By Kirstin Grace-Simons (Madigan Army Medical Center)April 2, 2019
MADIGAN ARMY MEDICAL CENTER, Joint Base Lewis-McChord, Wash. -- Madigan Army Medical Center's Warrior Transition Battalion hosted its first moral injury workshop and retreat in Letterman Auditorium and the Madigan Chapel on March 22.
"Moral injury doesn't happen to everyone. But, after 18 years of combat and non-stop deployments, we do have a lot of people dealing with moral injury," said Chaplain (Maj.) Jonathan Entrekin, the chaplain for the 42nd Military Police Brigade, as he spoke to the audience drawn from around Joint Base Lewis-McChord.
In defining moral injury, Entrekin explained that this is the transgression of morality -- or crossing the line of right and wrong. Everyone has a moral compass that is set within a moral community.
"We belong to these communities because we adopt those morals; if we don't, we aren't accepted in that community," said Entrekin.
Entrekin gave further definition from an article by Dr. Brett Litz entitled, "Moral injury and moral repair in war veterans: A preliminary model and intervention strategy," that was published in Clinical Psychology Review in 2009.
Litz said, "Moral injury is perpetrating, failing to prevent, bearing witness to, or learning about acts that transgress deeply held moral beliefs and expectations."
Post-traumatic stress disorder is a diagnosis that has developed a fairly high degree of recognition and understanding. Entrekin pointed out that moral injury, however, is frequently lumped in with PTSD and not addressed effectively as the separate issue that it is.
Entrekin explained that one must look at what necessity is lost in each condition to understand the distinction.
Where PTSD is concerned, the main human need that is damaged is safety. A person with PTSD has been exposed to situations that put them on constant high alert, shattering that sense of safety.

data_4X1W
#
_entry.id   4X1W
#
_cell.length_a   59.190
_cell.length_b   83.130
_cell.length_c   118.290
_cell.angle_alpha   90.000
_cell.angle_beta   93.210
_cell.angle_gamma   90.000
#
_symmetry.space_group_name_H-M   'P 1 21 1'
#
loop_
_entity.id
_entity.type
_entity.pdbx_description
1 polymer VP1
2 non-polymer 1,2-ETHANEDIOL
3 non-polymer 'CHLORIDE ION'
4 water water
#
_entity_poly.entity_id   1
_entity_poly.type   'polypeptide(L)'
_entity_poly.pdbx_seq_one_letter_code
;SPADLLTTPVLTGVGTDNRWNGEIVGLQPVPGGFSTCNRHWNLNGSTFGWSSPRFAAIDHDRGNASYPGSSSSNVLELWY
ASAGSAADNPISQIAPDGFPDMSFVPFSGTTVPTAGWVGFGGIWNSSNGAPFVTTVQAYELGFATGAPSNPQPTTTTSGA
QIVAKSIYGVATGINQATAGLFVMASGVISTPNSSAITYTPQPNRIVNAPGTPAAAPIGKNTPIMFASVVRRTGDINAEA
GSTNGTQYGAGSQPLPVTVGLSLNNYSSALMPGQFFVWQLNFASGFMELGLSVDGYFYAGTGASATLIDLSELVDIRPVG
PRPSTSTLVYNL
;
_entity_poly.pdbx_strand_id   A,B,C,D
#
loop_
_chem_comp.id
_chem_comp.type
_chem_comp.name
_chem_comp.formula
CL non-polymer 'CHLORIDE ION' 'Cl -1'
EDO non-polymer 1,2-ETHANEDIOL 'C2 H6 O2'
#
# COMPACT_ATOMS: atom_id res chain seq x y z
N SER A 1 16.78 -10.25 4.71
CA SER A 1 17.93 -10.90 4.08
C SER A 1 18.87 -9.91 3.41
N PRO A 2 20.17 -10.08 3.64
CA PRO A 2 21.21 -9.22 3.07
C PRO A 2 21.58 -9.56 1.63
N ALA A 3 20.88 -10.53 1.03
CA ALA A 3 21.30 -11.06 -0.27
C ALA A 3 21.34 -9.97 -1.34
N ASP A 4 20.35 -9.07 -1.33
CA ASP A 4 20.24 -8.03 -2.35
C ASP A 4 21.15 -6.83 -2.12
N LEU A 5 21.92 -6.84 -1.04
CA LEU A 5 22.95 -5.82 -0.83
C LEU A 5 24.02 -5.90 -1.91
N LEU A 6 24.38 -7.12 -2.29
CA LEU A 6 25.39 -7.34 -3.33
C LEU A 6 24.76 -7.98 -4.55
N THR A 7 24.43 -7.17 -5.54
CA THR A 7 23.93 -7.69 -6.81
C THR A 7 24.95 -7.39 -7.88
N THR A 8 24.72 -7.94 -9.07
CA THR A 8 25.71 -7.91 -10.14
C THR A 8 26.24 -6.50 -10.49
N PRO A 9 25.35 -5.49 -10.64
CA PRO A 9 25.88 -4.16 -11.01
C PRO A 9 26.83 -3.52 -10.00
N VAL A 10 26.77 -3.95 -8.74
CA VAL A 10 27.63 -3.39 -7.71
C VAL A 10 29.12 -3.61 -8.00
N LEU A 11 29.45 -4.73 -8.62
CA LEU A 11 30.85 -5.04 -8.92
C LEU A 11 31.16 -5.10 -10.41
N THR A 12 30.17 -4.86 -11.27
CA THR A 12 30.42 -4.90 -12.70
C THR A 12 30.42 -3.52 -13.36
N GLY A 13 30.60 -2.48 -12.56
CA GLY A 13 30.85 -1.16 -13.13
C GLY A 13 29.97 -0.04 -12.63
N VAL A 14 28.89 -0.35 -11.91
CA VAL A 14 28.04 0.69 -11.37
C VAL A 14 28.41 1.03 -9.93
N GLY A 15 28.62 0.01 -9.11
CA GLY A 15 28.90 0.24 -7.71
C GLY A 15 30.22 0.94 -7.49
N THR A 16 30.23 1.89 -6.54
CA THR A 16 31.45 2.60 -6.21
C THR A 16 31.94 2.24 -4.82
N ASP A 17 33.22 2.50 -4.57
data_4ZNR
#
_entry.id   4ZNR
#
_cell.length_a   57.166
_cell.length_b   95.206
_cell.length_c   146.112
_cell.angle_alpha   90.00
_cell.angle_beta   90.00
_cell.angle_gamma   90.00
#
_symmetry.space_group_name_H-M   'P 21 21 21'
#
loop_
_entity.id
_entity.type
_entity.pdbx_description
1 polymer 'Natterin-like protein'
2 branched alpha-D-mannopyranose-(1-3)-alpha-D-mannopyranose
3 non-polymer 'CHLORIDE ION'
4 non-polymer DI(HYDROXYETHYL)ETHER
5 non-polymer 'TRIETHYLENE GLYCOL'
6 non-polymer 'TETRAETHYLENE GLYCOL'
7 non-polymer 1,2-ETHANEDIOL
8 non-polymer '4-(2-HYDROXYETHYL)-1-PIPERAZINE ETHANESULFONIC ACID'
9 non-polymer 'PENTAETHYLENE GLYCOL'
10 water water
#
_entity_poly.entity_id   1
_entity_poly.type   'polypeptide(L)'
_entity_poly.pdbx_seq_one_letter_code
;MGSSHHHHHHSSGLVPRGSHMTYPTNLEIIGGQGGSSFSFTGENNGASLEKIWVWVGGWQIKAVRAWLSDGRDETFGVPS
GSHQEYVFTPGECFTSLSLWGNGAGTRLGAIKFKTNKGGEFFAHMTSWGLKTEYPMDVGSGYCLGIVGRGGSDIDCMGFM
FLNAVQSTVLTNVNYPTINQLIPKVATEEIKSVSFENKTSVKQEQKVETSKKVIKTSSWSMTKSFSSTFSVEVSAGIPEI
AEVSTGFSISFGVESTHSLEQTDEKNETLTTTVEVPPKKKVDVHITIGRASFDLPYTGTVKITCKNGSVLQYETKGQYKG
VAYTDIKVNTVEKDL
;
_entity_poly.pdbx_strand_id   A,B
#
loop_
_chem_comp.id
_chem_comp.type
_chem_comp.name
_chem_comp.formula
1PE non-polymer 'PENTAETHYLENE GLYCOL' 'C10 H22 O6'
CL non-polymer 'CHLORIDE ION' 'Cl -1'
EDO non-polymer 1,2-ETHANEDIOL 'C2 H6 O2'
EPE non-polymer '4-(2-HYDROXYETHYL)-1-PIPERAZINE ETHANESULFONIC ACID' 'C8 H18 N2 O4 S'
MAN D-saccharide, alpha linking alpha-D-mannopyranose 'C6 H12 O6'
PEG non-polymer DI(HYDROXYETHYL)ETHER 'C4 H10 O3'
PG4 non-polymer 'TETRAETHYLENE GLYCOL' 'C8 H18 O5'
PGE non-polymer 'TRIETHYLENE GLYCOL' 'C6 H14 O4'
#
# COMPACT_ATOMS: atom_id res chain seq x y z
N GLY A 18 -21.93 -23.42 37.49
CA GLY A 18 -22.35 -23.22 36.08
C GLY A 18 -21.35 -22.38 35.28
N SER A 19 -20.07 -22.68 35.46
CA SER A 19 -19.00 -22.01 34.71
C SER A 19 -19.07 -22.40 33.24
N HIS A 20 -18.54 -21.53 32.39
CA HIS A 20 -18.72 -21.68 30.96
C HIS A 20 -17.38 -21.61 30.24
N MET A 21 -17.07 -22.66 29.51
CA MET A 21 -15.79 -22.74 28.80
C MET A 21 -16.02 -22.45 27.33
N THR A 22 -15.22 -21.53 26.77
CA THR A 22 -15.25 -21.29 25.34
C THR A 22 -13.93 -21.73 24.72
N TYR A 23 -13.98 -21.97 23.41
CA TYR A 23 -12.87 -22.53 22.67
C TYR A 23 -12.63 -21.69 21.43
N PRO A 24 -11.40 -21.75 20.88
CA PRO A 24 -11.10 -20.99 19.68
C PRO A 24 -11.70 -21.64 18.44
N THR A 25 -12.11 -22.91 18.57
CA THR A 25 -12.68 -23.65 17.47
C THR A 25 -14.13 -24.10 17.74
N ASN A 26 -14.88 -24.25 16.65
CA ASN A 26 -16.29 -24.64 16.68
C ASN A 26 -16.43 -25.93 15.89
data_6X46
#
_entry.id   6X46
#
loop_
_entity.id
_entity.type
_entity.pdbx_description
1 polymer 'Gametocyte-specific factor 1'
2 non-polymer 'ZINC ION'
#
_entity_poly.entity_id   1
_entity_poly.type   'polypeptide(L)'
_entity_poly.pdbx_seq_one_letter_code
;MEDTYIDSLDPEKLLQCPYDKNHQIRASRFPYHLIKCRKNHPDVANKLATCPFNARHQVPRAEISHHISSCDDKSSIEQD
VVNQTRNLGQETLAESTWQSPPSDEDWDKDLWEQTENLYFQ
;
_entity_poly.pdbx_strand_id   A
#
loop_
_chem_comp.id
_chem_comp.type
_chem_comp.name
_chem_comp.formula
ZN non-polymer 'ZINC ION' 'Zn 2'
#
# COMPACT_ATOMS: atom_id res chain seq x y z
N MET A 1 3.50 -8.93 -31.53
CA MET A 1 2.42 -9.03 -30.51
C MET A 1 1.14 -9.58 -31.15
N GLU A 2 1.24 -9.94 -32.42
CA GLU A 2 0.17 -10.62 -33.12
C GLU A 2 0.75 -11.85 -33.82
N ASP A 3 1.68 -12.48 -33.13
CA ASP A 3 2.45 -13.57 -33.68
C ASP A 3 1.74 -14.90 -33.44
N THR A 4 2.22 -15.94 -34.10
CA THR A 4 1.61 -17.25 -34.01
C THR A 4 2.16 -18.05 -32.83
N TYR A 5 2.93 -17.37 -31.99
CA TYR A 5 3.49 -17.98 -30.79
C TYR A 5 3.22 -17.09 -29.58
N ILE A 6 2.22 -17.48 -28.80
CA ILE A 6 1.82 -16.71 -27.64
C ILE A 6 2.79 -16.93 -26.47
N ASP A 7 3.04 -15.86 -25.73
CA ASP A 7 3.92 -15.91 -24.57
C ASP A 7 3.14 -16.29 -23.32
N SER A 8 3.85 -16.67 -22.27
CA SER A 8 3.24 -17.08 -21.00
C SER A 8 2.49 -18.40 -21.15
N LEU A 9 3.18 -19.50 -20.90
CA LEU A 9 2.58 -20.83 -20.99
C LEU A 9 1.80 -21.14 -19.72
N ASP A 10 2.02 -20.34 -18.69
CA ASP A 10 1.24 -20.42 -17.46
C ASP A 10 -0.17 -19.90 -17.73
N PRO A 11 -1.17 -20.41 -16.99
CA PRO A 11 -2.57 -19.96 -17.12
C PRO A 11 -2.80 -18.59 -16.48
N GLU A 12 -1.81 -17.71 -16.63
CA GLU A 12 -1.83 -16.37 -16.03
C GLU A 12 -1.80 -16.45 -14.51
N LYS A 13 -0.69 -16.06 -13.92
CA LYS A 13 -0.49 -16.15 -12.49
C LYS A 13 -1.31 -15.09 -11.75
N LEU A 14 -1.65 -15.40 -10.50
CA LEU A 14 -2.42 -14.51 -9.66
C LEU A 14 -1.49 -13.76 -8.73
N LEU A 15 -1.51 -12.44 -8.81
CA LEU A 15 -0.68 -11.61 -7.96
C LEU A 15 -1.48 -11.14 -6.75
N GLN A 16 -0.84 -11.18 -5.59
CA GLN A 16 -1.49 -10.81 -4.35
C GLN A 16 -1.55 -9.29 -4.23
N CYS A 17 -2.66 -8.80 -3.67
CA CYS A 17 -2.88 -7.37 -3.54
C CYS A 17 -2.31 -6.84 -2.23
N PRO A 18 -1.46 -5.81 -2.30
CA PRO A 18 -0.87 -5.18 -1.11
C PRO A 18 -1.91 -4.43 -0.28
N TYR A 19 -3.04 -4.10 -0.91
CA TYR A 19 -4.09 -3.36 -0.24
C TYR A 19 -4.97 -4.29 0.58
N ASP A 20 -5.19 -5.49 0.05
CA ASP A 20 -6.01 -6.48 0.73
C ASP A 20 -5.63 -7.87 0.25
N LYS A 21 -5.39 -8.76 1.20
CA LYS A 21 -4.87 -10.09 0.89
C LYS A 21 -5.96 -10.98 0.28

With moral injury, though, it is trust that has been compromised, he explained further. Either because of their own actions or what they now know, they are not the same person they once were; they report feeling changed and often sullied.
The signs and symptoms can look similar to PTSD. Misconduct is common and a change in personality over time can be seen. There is an alienation from self, or as Entrekin described a patient's view of it, "I've done something I think is wrong and I don't know who I am anymore."
Even this separation from self is a form of isolation, which Entrekin ties to suicide risk.
"Every situation with suicide, and yes, I'm stating the absolute here, comes from isolation. Isolation is the real killer," said Entrekin.
Guilt and shame make the person feel transformed into someone they don't recognize. Anger and doubt, including doubting their concept of morality or the ultimate moral authority, pushes them to no longer want to be a part of their moral community as they now question its validity.
They become isolated because they know they have changed and yet others do not understand this and relate to them as their old self.
After describing these characteristics, Entrekin stressed that moral injury is not limited to combat-deployed Soldiers, or Soldiers at all. Anybody can, and likely does, have some form and degree of moral injury he asserted.
On the surface, moral injury treatment appears embedded in religious practice. Its treatment is entrusted to the Chaplain Corps and can certainly be religious in nature, if that is the moral community the patient needs to engage in order to achieve healing.